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Level of Significance

  • File
  • Local
  • Regional
  • State
  • National

Age (approx)






Height - 15m


Common name
Glebe Park
Botanical name
Glebe park
Other name
Glebe Park
Act (ACT)
Coranderrk St Reid ACT 2612
  • Park/Garden/Town (Historic)
  • Person/Group/Institution (Historic)
Date of measurement
17 Jun 2014
Date of classification
29 Jun 2014

Statement of Significance

Glebe Park is a remnant of a hundred acres (40 hectares) of land allocated by Robert Campbell to the Anglican Church in the early 1840s for use as a glebe, an area of land whose revenues contribute towards parish expenses. Campbell gave two acres (8,000 m²) of land to St John the Baptist Church in nearby Reid at the same time.


Glebe House was built in 1871-3 as a rectory for St John's church. It was a two storied house with a single storied veranda made of bricks from nearby swampland clay. The land was used as a farm to support the rector. Elms, willows, and poplars were planted around the house by the Reverend Pierce Galliard Smith, who was Rector at St Johns for fifty-one years from 1855-1906. The elms in the park today are descended from his plantings with some survivors from one hundred years ago. Nearly seven hundred trees remain in the park, of which just over five hundred are English elms (Ulmus procera). About a hundred are English oaks (Quercus robur).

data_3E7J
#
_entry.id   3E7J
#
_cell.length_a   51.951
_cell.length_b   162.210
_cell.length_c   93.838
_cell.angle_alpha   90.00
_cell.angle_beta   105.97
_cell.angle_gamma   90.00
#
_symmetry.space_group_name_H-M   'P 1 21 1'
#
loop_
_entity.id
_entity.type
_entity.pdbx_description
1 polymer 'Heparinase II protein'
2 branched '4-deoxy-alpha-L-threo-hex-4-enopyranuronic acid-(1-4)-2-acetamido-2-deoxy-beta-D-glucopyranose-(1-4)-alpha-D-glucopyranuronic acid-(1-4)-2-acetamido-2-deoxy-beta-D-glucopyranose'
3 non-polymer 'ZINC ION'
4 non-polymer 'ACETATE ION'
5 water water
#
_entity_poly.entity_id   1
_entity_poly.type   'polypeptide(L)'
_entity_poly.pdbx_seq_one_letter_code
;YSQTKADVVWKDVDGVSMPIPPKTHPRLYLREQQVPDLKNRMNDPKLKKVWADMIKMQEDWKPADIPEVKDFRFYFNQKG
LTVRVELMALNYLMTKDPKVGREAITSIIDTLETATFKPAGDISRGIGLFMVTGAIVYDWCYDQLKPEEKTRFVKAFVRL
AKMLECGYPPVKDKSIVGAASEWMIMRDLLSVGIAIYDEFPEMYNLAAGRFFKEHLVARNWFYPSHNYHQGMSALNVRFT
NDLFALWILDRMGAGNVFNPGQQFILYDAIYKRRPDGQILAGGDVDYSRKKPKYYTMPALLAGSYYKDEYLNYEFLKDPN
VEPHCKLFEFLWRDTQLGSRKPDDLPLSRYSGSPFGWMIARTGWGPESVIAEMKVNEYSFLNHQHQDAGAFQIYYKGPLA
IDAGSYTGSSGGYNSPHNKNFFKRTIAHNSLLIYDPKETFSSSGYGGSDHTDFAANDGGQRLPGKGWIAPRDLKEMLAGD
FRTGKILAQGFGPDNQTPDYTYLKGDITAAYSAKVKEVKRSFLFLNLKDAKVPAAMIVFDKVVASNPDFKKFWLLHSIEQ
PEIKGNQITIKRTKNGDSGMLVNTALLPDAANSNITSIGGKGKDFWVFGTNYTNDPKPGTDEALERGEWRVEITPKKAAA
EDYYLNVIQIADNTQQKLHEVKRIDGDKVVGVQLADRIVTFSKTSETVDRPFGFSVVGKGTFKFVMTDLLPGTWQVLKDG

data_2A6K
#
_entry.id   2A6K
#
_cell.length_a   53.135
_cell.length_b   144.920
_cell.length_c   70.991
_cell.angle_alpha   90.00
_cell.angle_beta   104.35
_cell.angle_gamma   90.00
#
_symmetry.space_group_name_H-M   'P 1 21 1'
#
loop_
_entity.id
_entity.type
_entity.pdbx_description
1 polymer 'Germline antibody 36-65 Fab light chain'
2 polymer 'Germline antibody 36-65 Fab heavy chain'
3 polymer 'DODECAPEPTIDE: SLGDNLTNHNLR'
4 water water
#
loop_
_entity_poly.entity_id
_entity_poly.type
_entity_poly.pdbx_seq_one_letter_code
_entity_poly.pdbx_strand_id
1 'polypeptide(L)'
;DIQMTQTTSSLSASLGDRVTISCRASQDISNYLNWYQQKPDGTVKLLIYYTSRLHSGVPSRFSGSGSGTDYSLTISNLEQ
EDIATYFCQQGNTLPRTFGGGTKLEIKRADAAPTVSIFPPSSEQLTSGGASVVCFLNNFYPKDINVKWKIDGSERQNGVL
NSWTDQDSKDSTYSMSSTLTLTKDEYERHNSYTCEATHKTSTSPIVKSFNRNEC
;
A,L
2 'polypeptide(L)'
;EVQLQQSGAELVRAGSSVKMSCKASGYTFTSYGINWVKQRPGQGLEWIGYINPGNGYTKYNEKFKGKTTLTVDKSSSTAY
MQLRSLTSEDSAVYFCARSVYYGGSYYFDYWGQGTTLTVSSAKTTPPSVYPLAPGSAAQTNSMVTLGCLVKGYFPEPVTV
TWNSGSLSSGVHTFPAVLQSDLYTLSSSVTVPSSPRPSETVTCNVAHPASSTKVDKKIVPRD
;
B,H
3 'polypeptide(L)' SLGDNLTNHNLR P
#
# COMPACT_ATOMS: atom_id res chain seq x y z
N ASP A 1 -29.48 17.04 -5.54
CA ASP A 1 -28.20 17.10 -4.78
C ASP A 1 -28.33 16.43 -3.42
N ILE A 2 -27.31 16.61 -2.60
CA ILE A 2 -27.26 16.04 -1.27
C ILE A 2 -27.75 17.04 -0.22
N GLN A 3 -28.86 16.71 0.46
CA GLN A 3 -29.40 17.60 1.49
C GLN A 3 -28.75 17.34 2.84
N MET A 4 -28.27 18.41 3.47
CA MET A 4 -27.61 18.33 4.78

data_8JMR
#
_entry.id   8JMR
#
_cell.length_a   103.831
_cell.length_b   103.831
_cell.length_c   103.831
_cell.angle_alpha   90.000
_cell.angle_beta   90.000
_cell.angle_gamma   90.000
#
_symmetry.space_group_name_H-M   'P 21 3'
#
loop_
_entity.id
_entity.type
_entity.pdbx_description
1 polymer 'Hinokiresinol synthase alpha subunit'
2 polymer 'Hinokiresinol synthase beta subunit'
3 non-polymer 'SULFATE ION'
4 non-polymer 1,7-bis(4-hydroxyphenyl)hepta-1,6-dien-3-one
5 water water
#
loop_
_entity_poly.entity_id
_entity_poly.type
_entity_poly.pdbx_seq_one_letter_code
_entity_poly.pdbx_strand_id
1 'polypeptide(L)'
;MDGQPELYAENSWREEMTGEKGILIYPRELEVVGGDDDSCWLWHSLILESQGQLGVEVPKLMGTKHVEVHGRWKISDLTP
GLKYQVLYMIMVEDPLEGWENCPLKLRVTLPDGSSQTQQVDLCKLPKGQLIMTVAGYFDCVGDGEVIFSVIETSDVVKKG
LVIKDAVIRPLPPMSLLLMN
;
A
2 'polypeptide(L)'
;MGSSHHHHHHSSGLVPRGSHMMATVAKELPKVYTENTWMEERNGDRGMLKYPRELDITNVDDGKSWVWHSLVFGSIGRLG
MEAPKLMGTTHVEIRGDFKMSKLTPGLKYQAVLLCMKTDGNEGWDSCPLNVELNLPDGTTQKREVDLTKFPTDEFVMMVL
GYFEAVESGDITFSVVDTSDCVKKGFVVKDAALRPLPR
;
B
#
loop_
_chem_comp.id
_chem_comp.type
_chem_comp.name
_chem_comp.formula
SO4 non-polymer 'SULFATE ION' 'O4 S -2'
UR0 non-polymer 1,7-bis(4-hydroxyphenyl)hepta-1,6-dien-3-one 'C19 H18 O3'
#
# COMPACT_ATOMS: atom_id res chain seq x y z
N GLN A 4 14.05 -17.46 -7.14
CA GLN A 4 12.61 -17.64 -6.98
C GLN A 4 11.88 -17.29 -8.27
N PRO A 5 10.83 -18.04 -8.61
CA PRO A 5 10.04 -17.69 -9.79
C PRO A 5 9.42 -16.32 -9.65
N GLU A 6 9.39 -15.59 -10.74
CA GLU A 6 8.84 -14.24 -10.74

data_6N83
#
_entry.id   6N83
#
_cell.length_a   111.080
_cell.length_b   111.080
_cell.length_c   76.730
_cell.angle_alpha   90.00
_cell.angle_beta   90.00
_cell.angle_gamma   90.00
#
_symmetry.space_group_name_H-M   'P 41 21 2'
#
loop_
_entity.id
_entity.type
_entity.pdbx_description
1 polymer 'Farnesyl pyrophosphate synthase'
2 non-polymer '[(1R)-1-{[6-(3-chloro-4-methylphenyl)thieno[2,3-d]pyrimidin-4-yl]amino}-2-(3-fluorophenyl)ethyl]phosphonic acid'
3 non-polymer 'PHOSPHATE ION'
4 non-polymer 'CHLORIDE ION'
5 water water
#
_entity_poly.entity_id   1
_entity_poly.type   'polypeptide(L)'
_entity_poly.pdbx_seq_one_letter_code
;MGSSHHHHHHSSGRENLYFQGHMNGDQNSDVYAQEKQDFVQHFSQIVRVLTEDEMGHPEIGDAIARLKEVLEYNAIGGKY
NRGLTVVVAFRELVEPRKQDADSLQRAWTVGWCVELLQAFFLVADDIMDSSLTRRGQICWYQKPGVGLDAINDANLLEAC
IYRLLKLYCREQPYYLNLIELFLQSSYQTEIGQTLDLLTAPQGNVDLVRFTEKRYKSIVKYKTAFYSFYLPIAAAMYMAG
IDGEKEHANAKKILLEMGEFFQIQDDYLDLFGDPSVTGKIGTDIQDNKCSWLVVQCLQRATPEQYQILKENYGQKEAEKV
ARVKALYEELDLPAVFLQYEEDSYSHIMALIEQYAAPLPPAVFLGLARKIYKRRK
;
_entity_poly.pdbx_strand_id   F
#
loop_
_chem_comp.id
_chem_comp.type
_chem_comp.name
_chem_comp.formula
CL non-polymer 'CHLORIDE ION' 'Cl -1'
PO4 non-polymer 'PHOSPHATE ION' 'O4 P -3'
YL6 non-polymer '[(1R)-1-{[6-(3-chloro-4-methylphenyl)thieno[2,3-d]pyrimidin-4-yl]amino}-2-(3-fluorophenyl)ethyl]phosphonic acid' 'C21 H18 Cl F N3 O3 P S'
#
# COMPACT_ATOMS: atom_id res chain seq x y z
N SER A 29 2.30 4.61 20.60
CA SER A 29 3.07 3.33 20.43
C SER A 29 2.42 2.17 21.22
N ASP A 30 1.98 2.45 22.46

In 1912 the land and building were resumed by the Commonwealth Government but continued to be used as a rectory until 1926, by the Kilburn Sisters to 1928 as St Gabriel's school which later became the Canberra Girls' Grammar School, and as a guest house until 1954 until sold to the Acton Football Club which used the bricks to build its clubhouse in Forrest. A community campaign to save the trees resulted in a park being proclaimed in 1983 and heritage listing by the National Trust of Australia (ACT) and the Australian Heritage Commission. Formal landscaping with fences, gates, paths, a rotunda, and a playground was completed in 1989. The park has ten gates, which are named after historic people or places. The present area is about 4.7 hectares, just under one eighth of the original area of the glebe.